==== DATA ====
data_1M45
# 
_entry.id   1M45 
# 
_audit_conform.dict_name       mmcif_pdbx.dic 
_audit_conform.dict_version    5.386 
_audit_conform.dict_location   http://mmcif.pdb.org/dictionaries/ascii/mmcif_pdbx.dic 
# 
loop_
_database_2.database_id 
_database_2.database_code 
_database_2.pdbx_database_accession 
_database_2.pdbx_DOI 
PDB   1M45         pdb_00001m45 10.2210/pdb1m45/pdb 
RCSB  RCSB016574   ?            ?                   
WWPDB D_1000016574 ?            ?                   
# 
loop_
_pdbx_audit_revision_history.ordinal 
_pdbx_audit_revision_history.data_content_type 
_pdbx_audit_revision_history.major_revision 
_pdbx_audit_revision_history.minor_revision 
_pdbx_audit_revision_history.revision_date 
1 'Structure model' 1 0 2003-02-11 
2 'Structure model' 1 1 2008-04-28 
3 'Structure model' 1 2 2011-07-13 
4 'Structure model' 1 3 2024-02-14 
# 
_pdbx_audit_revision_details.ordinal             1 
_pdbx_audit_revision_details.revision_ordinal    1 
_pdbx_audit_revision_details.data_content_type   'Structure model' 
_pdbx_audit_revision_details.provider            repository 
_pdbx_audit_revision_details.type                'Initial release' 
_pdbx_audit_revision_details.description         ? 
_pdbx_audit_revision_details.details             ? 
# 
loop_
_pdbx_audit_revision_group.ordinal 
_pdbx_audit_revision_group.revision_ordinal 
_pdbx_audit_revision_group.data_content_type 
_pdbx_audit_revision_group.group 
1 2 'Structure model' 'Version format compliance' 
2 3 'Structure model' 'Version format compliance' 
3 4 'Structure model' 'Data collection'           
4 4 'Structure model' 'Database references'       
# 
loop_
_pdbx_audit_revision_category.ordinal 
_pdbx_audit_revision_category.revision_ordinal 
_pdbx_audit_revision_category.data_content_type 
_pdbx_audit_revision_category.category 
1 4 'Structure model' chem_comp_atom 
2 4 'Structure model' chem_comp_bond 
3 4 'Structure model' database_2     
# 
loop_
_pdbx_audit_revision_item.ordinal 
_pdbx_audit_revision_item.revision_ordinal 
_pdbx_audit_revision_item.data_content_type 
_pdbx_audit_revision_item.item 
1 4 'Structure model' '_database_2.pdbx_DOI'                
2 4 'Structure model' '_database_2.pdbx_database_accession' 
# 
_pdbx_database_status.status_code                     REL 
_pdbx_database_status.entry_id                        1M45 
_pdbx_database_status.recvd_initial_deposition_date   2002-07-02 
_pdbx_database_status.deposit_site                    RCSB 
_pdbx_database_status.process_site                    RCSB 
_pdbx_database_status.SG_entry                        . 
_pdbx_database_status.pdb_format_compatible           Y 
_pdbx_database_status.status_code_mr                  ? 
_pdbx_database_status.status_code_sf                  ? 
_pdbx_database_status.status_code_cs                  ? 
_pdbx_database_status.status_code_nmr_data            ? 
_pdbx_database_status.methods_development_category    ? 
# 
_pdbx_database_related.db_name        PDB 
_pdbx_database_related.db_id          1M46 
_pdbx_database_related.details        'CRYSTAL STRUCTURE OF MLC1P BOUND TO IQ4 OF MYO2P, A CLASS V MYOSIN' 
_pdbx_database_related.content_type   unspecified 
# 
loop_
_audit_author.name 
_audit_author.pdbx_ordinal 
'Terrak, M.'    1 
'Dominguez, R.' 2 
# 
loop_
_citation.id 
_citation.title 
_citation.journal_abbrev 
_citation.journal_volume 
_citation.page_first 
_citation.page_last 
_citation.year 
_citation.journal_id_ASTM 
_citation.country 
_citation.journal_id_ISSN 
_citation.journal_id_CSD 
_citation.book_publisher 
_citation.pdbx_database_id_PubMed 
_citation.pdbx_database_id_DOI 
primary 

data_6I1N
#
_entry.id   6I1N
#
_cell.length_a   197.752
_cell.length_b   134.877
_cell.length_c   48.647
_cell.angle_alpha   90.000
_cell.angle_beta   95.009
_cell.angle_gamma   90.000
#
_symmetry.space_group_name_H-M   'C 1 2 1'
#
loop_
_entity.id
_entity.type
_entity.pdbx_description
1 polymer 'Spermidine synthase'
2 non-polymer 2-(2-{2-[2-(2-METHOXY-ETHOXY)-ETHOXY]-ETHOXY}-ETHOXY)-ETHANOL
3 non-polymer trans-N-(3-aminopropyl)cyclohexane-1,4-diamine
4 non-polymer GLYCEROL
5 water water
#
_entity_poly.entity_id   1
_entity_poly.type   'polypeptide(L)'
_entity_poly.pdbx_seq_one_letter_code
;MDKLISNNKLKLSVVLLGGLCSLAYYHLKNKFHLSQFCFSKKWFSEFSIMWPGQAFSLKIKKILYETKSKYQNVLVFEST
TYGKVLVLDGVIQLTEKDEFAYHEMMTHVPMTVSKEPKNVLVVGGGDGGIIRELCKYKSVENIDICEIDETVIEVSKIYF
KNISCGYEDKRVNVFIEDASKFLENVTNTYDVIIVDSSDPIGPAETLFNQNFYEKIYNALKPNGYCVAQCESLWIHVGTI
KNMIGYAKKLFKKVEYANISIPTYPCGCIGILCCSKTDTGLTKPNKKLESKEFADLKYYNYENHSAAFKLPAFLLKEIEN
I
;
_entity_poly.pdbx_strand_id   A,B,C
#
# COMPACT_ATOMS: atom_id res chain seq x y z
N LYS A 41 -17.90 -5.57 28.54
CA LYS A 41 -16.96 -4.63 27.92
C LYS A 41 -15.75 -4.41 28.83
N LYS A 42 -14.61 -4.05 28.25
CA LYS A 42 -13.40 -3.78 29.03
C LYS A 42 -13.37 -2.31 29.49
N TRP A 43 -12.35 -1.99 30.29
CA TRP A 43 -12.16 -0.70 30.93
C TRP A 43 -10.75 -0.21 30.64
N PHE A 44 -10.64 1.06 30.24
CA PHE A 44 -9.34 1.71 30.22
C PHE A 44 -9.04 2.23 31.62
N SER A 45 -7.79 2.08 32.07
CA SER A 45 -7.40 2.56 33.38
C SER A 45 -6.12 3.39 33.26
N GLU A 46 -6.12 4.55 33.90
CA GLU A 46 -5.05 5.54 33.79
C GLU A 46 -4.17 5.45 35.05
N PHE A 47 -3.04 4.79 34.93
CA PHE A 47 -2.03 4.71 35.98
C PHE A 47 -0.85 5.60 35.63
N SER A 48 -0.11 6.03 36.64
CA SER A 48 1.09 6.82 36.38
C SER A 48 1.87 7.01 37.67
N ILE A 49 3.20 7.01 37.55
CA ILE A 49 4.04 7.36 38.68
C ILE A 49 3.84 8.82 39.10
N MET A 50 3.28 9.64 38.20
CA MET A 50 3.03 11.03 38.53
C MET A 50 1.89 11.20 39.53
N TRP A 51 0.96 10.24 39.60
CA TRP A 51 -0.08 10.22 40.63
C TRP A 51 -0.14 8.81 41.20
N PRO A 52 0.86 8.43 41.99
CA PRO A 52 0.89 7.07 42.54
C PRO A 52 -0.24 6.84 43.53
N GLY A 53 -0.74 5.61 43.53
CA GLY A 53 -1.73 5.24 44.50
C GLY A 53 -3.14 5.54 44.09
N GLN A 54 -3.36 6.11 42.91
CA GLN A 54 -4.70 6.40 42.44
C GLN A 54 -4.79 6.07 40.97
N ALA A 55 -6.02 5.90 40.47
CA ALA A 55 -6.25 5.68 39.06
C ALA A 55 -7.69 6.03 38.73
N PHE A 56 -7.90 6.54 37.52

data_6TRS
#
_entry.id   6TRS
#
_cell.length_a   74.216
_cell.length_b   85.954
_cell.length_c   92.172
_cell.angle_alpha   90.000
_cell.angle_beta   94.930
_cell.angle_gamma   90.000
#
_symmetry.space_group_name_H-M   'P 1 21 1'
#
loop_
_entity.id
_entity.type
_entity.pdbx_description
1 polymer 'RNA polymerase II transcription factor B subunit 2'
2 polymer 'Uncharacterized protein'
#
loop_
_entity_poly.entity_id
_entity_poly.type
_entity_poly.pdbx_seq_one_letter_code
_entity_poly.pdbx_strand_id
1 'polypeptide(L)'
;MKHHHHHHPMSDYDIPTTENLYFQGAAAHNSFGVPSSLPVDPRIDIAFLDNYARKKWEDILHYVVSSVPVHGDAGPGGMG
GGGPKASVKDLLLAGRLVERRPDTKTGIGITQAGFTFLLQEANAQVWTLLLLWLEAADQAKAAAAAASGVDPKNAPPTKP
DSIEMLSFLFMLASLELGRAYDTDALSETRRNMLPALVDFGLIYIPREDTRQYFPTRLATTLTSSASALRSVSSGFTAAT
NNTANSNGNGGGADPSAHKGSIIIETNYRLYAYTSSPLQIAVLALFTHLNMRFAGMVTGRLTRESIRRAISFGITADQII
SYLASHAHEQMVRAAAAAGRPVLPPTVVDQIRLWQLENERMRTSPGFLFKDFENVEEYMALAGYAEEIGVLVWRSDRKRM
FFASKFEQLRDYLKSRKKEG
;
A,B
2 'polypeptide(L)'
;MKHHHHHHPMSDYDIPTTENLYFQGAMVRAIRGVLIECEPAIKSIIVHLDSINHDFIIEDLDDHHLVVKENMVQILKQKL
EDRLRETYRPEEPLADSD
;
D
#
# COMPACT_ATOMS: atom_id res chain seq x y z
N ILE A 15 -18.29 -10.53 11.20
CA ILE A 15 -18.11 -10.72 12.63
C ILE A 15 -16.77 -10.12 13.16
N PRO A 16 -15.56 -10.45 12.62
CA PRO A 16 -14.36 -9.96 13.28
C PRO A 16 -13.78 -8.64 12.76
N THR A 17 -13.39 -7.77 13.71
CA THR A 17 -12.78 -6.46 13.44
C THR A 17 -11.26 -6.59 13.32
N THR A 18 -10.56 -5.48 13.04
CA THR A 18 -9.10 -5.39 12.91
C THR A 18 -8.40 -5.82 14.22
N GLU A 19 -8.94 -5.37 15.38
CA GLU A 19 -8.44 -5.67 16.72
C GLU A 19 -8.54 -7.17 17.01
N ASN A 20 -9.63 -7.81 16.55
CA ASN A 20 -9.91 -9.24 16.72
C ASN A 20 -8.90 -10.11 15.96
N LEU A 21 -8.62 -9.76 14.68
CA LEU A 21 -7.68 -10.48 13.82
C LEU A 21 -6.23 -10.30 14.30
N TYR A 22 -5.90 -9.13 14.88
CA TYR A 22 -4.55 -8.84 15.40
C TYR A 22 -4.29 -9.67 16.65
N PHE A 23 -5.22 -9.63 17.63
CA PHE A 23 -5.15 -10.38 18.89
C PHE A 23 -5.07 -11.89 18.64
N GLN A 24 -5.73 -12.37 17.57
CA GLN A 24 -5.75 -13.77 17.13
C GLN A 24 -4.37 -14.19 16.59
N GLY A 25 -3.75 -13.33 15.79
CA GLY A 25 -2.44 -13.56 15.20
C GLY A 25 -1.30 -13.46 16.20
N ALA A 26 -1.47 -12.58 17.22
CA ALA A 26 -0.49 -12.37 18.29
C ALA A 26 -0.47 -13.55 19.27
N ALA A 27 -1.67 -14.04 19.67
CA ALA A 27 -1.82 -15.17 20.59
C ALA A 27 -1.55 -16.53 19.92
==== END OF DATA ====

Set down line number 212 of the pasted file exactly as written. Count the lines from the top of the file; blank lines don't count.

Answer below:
GGGPKASVKDLLLAGRLVERRPDTKTGIGITQAGFTFLLQEANAQVWTLLLLWLEAADQAKAAAAAASGVDPKNAPPTKP